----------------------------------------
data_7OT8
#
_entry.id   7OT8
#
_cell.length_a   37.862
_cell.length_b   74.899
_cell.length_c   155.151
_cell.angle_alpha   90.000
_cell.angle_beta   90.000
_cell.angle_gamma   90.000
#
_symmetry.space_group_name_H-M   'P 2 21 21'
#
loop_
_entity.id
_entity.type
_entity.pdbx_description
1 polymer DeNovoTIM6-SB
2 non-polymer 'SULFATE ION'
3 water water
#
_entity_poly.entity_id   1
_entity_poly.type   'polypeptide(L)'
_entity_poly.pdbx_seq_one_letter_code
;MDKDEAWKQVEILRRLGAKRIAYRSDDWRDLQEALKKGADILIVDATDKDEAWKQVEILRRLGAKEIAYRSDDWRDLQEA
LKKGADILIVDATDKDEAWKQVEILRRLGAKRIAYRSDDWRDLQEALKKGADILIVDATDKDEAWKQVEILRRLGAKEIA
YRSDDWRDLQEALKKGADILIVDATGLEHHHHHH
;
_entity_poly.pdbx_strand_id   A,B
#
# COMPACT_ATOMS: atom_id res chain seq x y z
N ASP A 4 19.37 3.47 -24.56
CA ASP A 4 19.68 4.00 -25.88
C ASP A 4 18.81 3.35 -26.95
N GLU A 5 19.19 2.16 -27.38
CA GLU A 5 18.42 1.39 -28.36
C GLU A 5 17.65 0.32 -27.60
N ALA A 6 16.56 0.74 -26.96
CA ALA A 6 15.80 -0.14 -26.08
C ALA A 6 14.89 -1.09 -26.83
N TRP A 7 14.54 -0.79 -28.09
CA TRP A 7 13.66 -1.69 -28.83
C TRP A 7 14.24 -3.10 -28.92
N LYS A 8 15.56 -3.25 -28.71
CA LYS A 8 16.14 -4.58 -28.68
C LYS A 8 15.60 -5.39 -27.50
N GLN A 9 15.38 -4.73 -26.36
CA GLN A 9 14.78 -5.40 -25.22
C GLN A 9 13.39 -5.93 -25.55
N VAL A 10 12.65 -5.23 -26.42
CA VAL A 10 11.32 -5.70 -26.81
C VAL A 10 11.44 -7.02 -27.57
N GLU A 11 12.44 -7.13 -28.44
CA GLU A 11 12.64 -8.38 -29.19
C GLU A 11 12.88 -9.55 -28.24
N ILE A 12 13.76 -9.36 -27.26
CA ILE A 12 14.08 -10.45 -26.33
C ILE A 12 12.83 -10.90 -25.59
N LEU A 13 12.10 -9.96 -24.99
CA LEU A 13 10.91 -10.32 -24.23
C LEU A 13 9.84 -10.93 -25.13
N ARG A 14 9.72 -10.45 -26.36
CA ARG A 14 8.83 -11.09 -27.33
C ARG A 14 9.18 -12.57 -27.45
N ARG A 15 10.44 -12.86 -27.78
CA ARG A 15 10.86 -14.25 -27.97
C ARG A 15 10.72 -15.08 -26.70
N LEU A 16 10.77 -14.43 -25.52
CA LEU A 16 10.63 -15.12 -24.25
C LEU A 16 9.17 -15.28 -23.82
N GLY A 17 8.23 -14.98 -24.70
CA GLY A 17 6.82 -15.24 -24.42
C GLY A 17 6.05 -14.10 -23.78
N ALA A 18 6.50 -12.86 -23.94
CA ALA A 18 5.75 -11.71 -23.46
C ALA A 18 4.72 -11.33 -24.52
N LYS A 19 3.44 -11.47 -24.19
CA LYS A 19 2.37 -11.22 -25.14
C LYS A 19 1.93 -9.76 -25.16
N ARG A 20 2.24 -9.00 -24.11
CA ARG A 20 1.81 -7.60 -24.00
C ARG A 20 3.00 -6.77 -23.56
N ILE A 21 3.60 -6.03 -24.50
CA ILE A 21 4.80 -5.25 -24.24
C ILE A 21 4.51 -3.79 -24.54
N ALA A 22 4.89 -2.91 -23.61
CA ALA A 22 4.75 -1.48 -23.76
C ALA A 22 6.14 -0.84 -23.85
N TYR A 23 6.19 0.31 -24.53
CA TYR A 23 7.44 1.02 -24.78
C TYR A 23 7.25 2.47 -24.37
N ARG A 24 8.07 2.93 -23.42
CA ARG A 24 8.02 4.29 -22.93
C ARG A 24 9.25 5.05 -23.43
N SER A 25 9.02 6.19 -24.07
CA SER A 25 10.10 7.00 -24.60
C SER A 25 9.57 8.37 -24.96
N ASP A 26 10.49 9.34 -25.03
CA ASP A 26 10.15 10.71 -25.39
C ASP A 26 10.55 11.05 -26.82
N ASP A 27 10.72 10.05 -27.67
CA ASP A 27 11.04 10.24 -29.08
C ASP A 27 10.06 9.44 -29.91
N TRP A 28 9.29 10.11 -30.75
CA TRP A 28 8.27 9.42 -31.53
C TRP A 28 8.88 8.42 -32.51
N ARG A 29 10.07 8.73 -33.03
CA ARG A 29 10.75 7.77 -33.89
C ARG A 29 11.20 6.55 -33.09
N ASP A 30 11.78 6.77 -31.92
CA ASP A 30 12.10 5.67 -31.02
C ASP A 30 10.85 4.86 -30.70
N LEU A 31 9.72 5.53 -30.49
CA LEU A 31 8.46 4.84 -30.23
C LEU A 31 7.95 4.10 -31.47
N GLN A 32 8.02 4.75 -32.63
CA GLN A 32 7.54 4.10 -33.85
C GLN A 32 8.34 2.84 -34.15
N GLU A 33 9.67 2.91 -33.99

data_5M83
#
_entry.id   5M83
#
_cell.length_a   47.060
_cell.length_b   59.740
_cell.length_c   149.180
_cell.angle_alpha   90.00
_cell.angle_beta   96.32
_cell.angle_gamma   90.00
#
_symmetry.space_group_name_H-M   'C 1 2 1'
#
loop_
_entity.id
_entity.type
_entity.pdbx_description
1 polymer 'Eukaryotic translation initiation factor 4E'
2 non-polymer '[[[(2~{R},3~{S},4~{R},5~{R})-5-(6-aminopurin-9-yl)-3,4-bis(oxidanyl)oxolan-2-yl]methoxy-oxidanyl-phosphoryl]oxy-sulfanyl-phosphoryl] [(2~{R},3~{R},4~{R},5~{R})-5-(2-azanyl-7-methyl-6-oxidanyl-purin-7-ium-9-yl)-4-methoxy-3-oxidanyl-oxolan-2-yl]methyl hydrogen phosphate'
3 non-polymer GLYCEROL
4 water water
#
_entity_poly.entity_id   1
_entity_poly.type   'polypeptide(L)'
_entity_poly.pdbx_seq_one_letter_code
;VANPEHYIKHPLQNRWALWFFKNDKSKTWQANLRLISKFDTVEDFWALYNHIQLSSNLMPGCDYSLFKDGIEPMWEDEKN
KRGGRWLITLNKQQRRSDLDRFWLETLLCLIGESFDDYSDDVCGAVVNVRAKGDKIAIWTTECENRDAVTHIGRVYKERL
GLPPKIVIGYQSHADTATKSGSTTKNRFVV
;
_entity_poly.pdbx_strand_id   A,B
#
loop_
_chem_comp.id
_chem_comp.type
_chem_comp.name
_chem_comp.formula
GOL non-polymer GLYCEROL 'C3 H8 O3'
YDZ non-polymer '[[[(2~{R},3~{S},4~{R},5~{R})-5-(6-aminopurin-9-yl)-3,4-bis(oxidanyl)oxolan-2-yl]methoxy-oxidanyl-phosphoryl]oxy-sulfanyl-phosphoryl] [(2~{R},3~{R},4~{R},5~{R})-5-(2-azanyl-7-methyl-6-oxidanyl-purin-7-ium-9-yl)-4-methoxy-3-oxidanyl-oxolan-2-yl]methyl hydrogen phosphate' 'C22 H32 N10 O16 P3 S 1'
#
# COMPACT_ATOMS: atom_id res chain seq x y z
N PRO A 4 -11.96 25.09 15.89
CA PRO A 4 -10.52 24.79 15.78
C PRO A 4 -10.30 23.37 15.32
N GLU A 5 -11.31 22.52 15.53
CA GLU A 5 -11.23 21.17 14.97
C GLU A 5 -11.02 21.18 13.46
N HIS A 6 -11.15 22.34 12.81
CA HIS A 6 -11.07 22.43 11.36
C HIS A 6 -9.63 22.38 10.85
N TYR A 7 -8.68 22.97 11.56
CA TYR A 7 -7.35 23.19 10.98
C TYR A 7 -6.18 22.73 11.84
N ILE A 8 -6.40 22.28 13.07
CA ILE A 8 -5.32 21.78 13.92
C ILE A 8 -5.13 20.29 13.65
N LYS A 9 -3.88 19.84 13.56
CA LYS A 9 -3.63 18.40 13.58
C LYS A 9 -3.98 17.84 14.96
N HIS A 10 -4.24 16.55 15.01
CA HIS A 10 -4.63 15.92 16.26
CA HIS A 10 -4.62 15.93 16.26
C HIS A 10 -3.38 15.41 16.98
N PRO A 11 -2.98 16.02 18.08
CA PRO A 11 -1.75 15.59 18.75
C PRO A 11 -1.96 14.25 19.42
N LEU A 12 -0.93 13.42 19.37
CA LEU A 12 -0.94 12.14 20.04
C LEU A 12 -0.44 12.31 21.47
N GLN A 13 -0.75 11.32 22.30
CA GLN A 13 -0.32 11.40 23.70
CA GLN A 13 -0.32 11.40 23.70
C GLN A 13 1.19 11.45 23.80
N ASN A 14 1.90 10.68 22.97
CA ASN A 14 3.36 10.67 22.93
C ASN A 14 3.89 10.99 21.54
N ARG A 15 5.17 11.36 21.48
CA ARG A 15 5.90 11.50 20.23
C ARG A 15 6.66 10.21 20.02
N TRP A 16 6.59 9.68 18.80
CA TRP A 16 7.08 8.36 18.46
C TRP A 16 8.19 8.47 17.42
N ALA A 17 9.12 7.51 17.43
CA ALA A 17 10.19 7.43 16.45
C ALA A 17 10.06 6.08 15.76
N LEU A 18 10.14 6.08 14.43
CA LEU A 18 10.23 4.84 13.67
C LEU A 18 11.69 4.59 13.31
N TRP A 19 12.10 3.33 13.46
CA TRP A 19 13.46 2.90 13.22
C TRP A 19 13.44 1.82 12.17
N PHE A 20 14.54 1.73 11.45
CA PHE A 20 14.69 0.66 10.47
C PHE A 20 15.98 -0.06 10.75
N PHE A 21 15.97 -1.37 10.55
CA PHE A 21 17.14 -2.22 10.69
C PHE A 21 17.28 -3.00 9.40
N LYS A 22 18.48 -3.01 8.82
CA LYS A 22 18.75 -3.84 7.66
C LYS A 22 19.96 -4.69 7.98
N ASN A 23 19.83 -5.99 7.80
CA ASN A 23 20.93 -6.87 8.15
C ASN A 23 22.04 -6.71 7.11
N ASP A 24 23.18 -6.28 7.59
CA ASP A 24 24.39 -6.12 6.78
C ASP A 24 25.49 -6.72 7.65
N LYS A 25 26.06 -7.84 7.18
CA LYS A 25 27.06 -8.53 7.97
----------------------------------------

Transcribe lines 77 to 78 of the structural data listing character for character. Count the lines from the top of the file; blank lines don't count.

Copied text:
N LYS A 19 3.44 -11.47 -24.19
CA LYS A 19 2.37 -11.22 -25.14